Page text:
Helden v Strathmore  EWCA Civ 542 contains lots of useful footnotes and pointers on different issues, so it’s worth a read. In this note, I’m going to focus on two such footnotes, which have a bearing on issues with which it’s fair to say make me cross: the ambit of section 2, Law of Property (Miscellaneous Provisions) Act 1989; and the basis for a lender’s costs in seeking possession when there is no express provision in the mortgage terms. The Court of Appeal got the answers absolutely spot-on in Helden. The actual facts for the purposes of those footnotes are largely irrelevant so, if you’ll forgive me, I will leave them to you. The other important issues considered in the case concern the ambit of section 22, Financial Services and Markets Act 2000 and associated SI, The Financial Services and Markets Act 2000 (Regulated Activities) Order 2001, as far as lending secured on land used as a dwelling by the borrower and the correlative discretion of the court to enforce such loans even if not made in accordance with the FSMA.
The point about section 2 is obvious; axiomatic indeed. The loans in this case had been executed by a deed which was defective in its terms (but properly capable of rectification or, as decided at first instance, effective by reference to an oral agreement). The point taken by Mr Helden, however, was that you couldn’t fill in the gaps in the deed by reference to an oral agreement which was in breach of section 2, LP(MP)A. Lord Neuberger MR dealt with this really quite sweetly (and swiftly) in the following terms:
Mr Helden’s case on section 2 is hopeless. It proceeds on a fundamental misunderstanding of the reach and purpose of that section, a misunderstanding, it is fair to say, which appears to be not uncommon. Section 2 is concerned with contracts for the creation or sale of legal estates or interests in land, not with documents which actually create or transfer such estates or interests. So a contract to transfer a freehold or a lease in the future, a contract to grant a lease in the future, or a contract for a mortgage in the future, are all within the reach of the section, provided of course the ultimate subject matter is land. However, an actual transfer, conveyance or assignment, an actual lease, or an actual mortgage are not within the scope of section 2 at all.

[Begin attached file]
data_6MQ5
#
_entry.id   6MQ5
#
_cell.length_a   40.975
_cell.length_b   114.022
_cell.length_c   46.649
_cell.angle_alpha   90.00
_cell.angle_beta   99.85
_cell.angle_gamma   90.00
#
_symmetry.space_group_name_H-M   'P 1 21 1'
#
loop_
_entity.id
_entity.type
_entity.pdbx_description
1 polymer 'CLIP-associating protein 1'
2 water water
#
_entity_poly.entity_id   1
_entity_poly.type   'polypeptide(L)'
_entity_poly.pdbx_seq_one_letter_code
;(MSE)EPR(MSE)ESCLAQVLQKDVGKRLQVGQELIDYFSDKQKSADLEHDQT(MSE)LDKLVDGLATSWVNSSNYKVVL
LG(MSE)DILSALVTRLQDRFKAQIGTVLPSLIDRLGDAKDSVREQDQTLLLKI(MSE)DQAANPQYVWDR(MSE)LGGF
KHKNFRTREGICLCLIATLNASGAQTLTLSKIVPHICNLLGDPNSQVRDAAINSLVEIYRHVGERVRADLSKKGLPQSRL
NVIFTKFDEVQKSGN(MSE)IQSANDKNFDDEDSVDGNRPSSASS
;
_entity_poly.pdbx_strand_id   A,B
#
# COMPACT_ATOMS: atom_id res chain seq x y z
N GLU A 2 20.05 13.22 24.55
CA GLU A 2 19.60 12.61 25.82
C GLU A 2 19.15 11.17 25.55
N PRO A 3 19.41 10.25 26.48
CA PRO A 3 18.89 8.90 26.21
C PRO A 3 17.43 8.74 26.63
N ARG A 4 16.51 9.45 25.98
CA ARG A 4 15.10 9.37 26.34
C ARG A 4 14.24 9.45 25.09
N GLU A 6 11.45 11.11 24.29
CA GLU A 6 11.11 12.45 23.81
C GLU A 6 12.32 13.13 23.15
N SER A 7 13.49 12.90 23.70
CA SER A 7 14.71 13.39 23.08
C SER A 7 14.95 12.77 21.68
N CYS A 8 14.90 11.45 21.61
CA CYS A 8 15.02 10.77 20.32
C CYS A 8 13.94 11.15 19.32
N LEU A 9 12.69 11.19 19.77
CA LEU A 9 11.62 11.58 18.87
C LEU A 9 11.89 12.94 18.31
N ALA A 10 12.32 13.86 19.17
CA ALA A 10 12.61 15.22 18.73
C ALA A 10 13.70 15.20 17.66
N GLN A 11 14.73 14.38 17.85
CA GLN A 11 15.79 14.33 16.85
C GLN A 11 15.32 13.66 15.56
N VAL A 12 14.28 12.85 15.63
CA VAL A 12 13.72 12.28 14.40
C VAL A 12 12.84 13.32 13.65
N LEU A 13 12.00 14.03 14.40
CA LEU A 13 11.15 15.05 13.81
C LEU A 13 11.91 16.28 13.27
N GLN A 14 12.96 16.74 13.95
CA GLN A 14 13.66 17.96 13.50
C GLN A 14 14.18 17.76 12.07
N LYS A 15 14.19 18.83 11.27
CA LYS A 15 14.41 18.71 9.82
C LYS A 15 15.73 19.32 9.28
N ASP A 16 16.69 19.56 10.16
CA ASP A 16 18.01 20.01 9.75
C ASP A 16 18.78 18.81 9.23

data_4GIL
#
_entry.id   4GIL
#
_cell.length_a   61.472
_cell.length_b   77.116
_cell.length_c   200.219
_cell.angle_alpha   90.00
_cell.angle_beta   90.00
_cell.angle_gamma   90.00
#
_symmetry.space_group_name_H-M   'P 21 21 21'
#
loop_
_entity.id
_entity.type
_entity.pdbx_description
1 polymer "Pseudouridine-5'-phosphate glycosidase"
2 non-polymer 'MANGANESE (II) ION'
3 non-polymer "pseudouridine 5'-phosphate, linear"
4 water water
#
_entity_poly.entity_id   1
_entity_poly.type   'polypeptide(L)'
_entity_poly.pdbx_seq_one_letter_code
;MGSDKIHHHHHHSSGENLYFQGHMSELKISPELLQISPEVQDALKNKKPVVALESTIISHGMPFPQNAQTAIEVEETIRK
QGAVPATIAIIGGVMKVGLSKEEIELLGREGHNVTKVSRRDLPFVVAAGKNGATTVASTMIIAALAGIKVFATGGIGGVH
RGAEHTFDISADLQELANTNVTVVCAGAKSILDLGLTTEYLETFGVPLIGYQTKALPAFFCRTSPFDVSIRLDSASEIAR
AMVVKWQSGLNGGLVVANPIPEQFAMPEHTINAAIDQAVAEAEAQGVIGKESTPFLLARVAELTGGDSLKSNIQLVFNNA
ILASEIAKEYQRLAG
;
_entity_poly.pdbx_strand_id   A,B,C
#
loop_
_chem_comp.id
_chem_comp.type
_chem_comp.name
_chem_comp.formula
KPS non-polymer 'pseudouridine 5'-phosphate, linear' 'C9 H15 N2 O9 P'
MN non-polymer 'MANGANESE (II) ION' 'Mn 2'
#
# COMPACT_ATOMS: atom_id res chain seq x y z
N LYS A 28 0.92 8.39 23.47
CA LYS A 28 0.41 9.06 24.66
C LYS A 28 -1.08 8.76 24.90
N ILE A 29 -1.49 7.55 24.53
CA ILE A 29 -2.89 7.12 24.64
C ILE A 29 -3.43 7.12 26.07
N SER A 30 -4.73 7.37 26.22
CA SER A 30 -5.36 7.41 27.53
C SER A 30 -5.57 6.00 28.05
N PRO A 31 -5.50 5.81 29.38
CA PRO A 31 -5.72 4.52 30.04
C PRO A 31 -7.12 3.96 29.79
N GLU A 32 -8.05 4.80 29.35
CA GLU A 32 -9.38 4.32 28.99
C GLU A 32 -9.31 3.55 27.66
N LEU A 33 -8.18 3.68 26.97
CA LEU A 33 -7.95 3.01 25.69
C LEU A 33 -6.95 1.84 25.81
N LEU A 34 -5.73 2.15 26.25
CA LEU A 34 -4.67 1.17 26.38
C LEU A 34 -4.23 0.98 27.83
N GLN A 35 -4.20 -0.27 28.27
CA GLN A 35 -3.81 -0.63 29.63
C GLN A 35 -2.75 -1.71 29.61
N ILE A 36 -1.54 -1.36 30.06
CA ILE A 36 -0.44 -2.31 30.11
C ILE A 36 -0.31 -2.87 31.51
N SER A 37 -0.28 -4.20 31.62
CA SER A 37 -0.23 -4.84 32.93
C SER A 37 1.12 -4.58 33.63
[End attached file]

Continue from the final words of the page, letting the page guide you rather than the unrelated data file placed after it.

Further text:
This is properly a footnote as it seems just blindingly obvious and Mr Helden’s position unarguable.
On costs, the judge at first instance granted costs on the indemnity basis to Strathmore because that is the usual way in which lender’s costs are dealt with where there is express provision for costs. Lord Neuberger regarded that analysis as “fundamentally flawed” because the relevant charge in this case had no such express contractual provision. He said that “… it seems to me that it would be wrong in principle for the court to proceed on the basis that there is such a provision, simply because the majority of agreements of the type in question do contain such a provision. If anything, one would presume that the parties intentionally departed from the norm” (at ).
Costs were, therefore ordered on the standard basis (and 60:40 on the basis that Strathmore had to rely on the court’s discretion and their argument on the FSMA failed). Note to self: check that mortgage costs recovery provision. [by the way, on that subject, there is also an excellent article on the potential use of the UTCCR 1999 to challenge the mortgagee’s express term anyway in the Journal of Housing Law (2005) 13(1) pp 31-2 (Bates, “Costs in mortgage possession proceedings: An unfair contract term?”), which is worth a read if you’re not familiar with that argument].